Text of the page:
Administrative software for Student, Financial Aid, Finance, Human Resources and Development data. New faculty members receive their Banner and ACIS login credentials from the Registrar at their orientation meeting. Staff receive them by request from their supervisor. Training for Banner can be scheduled by contacting the Help Desk.
Banner reports require both network authentication and a Banner login. Information including budget information can be acquired from these reports.
The drop-down menu can be used to view business hours for individual facilities.
Dow Recreation and Wellness Center
6:30 a.m. - Midnight
6:30 a.m. - 9 p.m.
Noon - 6 p.m.
Noon - Midnight
Winter break hours:
Monday, Dec. 15 - Friday, Dec. 19
10 a.m. - 7p.m.
Dow Closed December 20 - Janury 4
Monday, Jan. 5 - Friday, Jan. 9
10 a.m. - 7p.m.
Monday, Jan. 12 - Friday, Jan. 16
10 a.m. - 7p.m.
Martin Luther King, Jr. Day - Jan. 19
10 a.m. - 12 a.m.
Ungrodt Tennis Center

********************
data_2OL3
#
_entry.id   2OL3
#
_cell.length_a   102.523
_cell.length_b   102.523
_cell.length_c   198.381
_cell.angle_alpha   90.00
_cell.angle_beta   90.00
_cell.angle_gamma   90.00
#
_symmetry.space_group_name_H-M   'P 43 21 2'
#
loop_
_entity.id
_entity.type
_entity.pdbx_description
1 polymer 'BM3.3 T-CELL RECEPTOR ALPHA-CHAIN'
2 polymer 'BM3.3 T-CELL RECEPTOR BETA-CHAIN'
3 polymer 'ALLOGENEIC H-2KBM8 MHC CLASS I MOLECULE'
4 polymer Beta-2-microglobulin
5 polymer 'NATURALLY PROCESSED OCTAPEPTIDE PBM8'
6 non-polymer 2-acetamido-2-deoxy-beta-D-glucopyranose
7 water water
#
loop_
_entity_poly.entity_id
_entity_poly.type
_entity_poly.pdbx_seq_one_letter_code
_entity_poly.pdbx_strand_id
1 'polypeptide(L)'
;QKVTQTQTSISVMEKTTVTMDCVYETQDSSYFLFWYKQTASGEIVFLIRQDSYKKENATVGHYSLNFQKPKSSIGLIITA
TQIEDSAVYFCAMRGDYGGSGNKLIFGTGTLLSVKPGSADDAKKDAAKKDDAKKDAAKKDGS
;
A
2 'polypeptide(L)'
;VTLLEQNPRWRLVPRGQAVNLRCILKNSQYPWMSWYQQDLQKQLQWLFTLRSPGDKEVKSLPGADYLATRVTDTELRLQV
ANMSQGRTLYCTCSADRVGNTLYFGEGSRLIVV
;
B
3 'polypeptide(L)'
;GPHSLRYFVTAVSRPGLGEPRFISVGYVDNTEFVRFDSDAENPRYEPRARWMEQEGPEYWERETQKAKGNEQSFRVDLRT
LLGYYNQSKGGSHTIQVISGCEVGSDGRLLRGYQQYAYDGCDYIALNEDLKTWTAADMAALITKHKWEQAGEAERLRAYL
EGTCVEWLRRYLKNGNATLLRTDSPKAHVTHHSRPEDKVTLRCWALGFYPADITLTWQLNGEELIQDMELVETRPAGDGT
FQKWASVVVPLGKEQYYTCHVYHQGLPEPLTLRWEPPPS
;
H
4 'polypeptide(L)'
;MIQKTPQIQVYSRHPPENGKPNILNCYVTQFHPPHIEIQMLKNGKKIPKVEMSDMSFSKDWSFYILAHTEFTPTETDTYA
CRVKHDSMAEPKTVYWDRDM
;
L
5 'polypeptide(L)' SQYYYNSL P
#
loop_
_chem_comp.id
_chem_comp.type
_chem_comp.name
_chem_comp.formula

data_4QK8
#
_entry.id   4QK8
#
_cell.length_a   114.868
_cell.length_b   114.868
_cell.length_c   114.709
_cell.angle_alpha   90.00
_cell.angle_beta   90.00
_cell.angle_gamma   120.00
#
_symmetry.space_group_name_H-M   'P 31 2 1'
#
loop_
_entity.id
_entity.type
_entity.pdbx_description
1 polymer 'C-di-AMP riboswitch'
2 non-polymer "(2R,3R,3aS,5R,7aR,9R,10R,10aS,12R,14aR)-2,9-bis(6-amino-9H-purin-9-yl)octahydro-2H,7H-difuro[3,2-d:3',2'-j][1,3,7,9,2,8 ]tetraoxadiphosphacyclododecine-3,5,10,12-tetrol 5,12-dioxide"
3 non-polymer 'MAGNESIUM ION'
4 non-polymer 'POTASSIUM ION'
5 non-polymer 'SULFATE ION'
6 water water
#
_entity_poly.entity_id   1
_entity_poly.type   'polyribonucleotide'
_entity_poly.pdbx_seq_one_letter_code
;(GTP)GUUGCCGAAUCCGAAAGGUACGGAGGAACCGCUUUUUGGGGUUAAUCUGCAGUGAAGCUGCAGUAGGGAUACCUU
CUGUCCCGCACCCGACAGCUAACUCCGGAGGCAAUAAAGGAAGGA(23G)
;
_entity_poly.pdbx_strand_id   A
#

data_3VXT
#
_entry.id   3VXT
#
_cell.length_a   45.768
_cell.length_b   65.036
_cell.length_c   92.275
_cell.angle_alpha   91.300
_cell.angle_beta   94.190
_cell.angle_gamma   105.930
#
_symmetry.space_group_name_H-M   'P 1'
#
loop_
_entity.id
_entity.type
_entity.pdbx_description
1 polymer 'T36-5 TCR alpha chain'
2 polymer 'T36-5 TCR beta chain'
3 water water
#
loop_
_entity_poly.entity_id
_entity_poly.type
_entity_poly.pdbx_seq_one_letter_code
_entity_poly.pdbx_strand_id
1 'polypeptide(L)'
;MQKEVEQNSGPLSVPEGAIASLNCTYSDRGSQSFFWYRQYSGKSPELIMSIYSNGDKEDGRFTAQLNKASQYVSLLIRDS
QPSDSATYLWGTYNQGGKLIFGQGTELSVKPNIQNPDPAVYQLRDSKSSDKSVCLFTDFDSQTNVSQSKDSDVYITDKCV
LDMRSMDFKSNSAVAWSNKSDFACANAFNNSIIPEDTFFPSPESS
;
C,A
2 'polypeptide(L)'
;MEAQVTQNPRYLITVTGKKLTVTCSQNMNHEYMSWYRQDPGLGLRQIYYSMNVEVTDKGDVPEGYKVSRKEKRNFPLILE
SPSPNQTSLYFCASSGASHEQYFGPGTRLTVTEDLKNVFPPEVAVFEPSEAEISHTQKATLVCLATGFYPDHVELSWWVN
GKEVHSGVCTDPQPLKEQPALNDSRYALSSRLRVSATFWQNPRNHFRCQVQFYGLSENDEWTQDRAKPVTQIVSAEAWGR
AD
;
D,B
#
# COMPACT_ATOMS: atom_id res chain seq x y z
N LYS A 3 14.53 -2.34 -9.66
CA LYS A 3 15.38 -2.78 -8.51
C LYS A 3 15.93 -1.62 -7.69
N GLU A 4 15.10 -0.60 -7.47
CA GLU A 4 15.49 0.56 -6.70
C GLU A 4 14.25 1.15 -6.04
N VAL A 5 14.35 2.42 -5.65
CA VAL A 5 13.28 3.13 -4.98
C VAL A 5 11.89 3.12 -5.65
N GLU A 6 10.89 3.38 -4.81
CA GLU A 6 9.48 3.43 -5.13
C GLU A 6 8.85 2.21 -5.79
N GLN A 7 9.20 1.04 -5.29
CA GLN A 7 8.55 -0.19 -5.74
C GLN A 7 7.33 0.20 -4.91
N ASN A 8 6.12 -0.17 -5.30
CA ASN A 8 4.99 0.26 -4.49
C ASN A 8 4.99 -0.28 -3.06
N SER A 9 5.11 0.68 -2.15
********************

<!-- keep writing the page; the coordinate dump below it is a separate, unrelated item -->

6:30 a.m. - 10 p.m.
6:30 a.m. - 9 p.m.
Noon - 6 p.m.
Noon - 10 p.m.
Finals week hours:
6:30 a.m. - 10 p.m.
6:30 a.m. - 6 p.m.
Dean Aquatic Center
Monday - Friday (Afternoon)
Noon - 1 p.m.
Monday - Friday (Evenings)
Finals week hours:
Noon-1 p.m., 7-9 p.m.
Weather permitting (60 degrees F or warmer) until fall break and after spring break.
Noon - 4 p.m.
The Boathouse will be closed during and after fall break until spring break.
Audio Visual Request Form
You may request support for your audio visual needs for special events taking place in classrooms and other campus spaces by completing the form below. To ensure we can accommodate as many audio visual requests as possible, we prefer at least two weeks advance notice when requesting event support.
Social Media Editorial Guide
Albion College maintains a presence on most of the major social media platforms. These social channels allow us to spread news, engage our alumni, celebrate student success stories, promote athletic highlights, and share bits of campus life.
The key word is “share.” Social media is a conversation between Albion College and our audiences. And while new social media channels pop up and die off every year, the “sharing” philosophy remains the same.